The fourth object of the present invention can be achieved by an apparatus for fixing full-color toner images with high glossiness on an image receiving member, comprising an image fixing belt for heating the toner images so that the fixed toner images exhibit a mean surface roughness of less than 8 μm by bringing the belt into contact with the toner images transferred to the image receiving member.

BRIEF DESCRIPTION OF THE DRAWINGS

A more complete appreciation of the invention and many of the attendant advantages thereof will be readily obtained as the same becomes better understood by reference to the following detailed description when considered in connection with the accompanying drawings, wherein:

FIG. 1 is a schematic sectional view which shows one embodiment of the contact-heating type image fixing apparatus using a heat-application roller according to the present invention.

FIG. 2 is a schematic sectional view which shows another embodiment of the contact-heating type image fixing apparatus using an image fixing belt according to the present invention.

DESCRIPTION OF THE PREFERRED EMBODIMENTS

The glossiness of a full-color toner image fixed on an image receiving member is mainly determined by the surface smoothness of the fixed toner image. In the contact heating image fixing method, the glossiness of the fixed toner image increases with the increase in image fixing temperature. With respect to the linear speed of a toner-image bearing member passing through an image fixing member, the glossiness of the fixed toner image increases with the decrease in the linear speed of toner-image bearing member. Depending upon the elastic properties and release properties of the toner composition, the glossiness of the fixed toner image begins to decrease at a certain temperature or at a certain linear speed, although no off-set phenomenon is caused. The inventors of the present invention have discovered through observation of the surface conditions of the fixed full-color toner images that a fixed toner image exhibits a maximum surface smoothness immediately before the fixed toner image is ready to induce the off-set phenomenon. In view of the above, the present invention has been accomplished by specifying the mean surface roughness of the fixed toner images.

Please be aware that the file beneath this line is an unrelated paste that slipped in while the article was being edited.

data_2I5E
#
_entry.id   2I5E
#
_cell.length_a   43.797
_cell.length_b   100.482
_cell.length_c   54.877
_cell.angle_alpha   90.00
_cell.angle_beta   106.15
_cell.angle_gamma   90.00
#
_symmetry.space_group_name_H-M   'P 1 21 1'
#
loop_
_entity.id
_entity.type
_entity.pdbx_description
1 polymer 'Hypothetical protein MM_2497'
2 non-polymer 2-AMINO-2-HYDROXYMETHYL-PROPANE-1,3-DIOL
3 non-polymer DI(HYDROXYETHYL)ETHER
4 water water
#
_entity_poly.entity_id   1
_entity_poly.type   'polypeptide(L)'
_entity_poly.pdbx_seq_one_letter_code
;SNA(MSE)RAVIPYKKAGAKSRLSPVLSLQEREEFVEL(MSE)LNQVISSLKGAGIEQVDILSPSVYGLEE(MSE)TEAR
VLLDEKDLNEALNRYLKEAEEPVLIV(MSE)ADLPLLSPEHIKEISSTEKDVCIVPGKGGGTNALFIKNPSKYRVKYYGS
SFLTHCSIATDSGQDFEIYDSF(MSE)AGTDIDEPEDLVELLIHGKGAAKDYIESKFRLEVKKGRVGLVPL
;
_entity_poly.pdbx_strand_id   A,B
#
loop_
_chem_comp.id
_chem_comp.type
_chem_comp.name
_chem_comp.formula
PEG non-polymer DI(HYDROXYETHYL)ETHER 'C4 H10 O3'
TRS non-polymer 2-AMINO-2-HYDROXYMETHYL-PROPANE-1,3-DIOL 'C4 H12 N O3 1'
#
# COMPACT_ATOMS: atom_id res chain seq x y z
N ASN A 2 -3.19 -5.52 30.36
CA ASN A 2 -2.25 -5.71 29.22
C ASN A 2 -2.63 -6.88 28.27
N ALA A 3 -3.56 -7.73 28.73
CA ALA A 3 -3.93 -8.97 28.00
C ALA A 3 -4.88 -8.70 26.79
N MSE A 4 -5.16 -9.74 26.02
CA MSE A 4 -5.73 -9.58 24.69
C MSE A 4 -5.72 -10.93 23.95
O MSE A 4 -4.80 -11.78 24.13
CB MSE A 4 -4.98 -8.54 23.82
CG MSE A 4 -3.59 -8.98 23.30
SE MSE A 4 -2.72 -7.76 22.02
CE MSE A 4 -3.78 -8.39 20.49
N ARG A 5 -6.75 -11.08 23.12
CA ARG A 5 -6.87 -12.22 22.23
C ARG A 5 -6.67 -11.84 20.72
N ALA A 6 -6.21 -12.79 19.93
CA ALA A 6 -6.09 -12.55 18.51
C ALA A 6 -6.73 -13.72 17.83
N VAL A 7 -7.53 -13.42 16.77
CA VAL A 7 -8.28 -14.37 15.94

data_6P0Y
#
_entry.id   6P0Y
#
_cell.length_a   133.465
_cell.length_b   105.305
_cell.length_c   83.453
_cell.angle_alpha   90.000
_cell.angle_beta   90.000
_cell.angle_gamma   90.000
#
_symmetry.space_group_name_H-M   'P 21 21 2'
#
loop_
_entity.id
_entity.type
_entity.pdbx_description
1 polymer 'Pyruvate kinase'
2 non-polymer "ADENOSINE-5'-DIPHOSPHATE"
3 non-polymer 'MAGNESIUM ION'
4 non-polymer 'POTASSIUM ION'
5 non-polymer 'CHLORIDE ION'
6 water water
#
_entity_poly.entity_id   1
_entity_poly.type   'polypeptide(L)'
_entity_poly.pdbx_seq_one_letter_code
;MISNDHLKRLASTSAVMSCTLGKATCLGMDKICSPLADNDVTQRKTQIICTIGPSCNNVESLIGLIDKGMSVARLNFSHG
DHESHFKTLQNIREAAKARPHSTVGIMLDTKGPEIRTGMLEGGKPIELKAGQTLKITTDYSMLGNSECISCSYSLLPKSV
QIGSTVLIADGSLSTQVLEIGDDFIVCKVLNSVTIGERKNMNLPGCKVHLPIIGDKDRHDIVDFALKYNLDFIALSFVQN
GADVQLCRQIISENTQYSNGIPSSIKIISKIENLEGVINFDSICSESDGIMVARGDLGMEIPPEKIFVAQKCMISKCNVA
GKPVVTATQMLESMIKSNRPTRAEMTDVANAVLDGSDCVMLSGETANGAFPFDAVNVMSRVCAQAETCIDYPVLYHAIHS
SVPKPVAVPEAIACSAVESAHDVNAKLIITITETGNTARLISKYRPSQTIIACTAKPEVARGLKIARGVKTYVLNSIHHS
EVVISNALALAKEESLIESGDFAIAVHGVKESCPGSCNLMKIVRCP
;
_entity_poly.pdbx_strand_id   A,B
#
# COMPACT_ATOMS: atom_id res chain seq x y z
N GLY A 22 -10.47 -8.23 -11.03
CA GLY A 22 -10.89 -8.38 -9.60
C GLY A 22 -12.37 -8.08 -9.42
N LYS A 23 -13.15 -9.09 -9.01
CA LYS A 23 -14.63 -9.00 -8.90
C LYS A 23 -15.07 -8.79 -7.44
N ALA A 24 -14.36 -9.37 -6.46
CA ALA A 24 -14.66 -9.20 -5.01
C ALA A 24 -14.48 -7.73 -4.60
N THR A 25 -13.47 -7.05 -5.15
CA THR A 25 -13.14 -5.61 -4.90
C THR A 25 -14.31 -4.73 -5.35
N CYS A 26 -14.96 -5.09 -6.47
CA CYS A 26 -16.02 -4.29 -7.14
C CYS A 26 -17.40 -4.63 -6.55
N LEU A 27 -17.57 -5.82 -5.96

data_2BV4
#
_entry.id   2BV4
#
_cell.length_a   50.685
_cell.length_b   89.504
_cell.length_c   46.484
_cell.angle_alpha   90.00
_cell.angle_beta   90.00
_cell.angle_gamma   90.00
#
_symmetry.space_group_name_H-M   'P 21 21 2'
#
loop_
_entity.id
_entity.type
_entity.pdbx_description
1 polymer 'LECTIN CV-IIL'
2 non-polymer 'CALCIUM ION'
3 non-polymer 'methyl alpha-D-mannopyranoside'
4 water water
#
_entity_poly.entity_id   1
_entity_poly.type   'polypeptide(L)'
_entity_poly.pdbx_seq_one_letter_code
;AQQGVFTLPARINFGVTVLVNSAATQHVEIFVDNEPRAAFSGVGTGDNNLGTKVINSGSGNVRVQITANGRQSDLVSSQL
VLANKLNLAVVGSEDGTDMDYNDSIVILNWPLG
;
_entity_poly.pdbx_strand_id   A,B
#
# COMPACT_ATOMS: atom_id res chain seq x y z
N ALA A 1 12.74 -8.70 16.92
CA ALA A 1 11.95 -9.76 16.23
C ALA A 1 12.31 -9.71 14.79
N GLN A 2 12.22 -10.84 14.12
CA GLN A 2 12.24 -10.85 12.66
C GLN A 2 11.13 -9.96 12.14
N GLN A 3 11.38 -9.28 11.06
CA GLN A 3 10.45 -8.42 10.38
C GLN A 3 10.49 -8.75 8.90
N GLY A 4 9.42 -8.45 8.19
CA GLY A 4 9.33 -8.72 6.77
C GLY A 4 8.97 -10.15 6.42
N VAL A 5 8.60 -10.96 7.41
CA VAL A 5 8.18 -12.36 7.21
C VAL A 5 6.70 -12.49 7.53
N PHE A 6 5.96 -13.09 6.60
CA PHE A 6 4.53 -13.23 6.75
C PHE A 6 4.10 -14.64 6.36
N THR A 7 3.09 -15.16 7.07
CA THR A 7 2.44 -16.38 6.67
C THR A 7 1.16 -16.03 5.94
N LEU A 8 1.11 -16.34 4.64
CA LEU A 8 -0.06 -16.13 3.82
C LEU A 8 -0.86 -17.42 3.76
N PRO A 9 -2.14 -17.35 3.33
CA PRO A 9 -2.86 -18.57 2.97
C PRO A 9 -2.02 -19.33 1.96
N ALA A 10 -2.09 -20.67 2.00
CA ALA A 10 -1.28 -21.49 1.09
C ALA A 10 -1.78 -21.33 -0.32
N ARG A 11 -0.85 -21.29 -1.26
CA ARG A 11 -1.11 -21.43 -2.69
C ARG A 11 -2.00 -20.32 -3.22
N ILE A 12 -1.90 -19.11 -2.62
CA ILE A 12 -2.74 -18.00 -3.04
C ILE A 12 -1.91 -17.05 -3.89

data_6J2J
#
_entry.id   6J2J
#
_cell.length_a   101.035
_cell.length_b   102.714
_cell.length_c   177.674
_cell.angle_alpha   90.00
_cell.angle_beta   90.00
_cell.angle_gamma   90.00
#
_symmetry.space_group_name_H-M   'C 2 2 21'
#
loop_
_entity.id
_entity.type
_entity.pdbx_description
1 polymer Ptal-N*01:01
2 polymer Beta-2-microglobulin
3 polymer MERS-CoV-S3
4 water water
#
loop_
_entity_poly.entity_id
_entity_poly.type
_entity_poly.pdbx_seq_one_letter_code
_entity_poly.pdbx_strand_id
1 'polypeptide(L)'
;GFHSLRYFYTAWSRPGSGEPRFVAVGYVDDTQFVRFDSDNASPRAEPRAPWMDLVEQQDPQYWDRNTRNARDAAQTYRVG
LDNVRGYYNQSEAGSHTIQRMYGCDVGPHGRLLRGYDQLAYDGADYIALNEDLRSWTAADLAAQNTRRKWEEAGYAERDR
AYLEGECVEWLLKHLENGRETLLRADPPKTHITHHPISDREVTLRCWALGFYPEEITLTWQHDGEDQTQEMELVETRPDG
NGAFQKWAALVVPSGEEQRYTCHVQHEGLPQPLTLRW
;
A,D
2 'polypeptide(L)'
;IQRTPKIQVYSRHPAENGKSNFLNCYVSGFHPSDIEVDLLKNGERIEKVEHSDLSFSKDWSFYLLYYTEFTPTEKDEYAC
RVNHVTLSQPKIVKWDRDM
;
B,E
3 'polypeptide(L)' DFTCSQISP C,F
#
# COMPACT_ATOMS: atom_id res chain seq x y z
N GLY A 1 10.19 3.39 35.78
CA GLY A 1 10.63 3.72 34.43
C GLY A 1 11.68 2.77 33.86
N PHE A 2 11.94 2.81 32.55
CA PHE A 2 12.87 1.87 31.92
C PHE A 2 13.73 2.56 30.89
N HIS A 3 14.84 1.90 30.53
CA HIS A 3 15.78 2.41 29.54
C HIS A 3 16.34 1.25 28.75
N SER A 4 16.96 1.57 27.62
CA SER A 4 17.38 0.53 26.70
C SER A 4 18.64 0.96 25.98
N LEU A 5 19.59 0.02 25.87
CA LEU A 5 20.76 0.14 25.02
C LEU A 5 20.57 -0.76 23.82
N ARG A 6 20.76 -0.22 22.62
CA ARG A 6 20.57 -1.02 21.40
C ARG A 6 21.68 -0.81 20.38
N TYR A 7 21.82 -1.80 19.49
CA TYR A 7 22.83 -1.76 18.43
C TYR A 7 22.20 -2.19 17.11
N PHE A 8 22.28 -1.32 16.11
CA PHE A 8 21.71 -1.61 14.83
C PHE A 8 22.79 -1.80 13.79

The mean surface roughness of the fixed images is measured in terms of the ten-point mean roughness (Rz) defined by Japanese Industrial Standards (JIS) B 0601.

As the temperature for image fixing increases, the color toners deposited on an image receiving member are melted together to such a degree that the interface between the color toners becomes obscure, and a mixed color image is thereafter fixed. At this stage, the surface smoothness of the fixed full-color toner image is not so high. By further elevating the imagefixing temperature to fuse the color toners, the fixed toner image shows high surface smoothness, and accordingly, high glossiness.

With the image fixing temperature further elevated, the cohesive strength among toner particles is weakened, so that the toner particles are transferred toward the surface of a roller or belt that is in contact with the toner image in the image fixing step. When the transferred toner returns to the surface of an image receiving sheet, the image receiving sheet is stained with toner. This phenomenon is called the off-set phenomenon as mentioned above. The occurrence of off-set lowers the surface smoothness of the fixed toner image.